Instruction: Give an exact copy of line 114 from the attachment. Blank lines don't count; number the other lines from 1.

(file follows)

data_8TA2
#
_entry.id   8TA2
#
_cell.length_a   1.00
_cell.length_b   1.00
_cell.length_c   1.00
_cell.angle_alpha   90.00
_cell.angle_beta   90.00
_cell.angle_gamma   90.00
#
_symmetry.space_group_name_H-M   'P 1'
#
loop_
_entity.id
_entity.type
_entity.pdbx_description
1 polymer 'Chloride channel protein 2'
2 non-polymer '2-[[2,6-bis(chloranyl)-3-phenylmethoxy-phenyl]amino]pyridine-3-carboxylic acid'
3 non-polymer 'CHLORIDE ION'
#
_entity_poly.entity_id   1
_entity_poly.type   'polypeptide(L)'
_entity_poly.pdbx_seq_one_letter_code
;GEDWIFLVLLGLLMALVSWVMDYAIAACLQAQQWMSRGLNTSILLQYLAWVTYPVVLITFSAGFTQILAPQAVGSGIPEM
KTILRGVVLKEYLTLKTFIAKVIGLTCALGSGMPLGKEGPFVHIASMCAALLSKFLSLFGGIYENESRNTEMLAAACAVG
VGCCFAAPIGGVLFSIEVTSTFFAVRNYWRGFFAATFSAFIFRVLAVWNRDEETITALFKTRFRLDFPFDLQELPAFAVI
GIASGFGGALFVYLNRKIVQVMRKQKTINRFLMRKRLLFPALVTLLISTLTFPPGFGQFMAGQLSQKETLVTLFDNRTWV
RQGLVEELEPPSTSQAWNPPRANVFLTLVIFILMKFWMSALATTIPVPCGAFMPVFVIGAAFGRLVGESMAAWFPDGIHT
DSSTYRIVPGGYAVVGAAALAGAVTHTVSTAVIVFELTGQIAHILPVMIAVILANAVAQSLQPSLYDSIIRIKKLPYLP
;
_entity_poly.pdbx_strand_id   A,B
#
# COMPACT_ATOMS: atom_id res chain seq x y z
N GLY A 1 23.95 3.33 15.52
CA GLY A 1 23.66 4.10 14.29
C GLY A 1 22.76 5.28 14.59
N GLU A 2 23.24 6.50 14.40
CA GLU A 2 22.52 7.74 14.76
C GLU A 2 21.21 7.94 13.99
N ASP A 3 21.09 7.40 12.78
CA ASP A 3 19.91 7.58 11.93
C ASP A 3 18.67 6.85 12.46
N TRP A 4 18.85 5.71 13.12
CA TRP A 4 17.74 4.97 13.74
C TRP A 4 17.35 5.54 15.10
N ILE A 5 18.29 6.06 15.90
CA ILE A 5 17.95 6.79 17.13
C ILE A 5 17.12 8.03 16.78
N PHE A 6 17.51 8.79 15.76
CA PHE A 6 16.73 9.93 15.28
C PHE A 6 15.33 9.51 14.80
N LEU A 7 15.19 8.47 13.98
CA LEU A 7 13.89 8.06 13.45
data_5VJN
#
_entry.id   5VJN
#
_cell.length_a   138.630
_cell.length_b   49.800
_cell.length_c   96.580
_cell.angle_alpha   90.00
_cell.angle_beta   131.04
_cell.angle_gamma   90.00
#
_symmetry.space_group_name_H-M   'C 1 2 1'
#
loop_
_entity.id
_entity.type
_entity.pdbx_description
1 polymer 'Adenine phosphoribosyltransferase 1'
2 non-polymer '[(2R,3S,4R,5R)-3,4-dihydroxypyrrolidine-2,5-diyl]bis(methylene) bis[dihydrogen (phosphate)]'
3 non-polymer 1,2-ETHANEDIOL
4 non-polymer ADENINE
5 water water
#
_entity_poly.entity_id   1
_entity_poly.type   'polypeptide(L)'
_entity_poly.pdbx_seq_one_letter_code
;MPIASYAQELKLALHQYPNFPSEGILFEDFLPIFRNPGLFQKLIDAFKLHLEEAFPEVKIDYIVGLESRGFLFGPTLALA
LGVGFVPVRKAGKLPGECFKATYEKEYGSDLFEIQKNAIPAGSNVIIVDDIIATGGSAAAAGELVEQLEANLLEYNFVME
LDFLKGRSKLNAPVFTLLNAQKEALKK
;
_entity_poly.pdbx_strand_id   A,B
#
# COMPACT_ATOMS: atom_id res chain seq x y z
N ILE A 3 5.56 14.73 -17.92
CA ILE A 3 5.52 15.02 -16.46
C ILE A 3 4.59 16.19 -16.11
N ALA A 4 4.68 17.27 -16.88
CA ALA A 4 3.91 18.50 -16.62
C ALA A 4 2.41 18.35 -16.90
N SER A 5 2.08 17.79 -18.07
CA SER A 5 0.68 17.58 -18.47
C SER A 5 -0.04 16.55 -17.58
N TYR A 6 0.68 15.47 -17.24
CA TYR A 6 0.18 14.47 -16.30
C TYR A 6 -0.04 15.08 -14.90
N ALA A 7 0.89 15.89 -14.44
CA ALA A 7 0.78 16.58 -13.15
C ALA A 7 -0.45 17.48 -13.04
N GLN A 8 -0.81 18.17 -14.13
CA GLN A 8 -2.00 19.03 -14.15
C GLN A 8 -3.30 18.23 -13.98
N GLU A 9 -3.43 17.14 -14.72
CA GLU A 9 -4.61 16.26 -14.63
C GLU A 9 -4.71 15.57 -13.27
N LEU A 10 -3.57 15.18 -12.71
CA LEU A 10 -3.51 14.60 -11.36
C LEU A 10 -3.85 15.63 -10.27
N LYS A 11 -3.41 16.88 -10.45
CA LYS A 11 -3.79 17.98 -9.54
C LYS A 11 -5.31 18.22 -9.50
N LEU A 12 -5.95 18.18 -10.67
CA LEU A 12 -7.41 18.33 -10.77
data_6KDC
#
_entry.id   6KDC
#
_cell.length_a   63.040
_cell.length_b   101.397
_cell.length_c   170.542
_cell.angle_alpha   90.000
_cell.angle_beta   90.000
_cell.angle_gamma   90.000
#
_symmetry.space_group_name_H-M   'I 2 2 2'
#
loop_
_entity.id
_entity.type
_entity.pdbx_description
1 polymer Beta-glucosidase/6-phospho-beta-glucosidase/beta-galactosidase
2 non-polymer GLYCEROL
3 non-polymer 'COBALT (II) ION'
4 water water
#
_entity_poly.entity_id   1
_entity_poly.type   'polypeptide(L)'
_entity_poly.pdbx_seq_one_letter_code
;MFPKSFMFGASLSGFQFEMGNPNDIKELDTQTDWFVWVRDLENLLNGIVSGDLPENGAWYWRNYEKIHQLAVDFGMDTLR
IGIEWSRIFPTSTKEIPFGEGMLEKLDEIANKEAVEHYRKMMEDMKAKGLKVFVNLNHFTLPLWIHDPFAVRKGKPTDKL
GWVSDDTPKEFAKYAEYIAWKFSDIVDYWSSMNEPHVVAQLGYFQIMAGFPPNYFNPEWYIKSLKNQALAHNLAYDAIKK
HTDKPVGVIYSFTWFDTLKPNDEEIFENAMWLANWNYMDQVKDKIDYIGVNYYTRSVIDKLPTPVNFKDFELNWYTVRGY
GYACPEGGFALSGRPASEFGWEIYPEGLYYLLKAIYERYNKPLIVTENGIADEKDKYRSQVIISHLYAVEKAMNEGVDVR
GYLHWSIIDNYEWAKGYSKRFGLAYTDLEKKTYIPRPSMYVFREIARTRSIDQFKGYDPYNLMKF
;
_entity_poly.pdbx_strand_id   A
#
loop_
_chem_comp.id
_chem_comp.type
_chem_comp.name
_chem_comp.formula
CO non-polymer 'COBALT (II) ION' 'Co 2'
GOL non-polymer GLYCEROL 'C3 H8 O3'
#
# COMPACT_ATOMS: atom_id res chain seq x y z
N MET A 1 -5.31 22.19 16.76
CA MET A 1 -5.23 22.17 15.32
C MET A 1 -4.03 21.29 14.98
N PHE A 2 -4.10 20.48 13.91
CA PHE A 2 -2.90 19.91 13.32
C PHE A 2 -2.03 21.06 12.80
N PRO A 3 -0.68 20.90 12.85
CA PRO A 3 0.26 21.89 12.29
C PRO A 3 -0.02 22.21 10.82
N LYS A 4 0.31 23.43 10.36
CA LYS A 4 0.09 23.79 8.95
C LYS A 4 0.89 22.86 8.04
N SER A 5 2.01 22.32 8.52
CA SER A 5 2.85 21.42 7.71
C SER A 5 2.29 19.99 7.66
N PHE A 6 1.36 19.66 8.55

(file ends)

C LYS A 11 -5.31 18.22 -9.50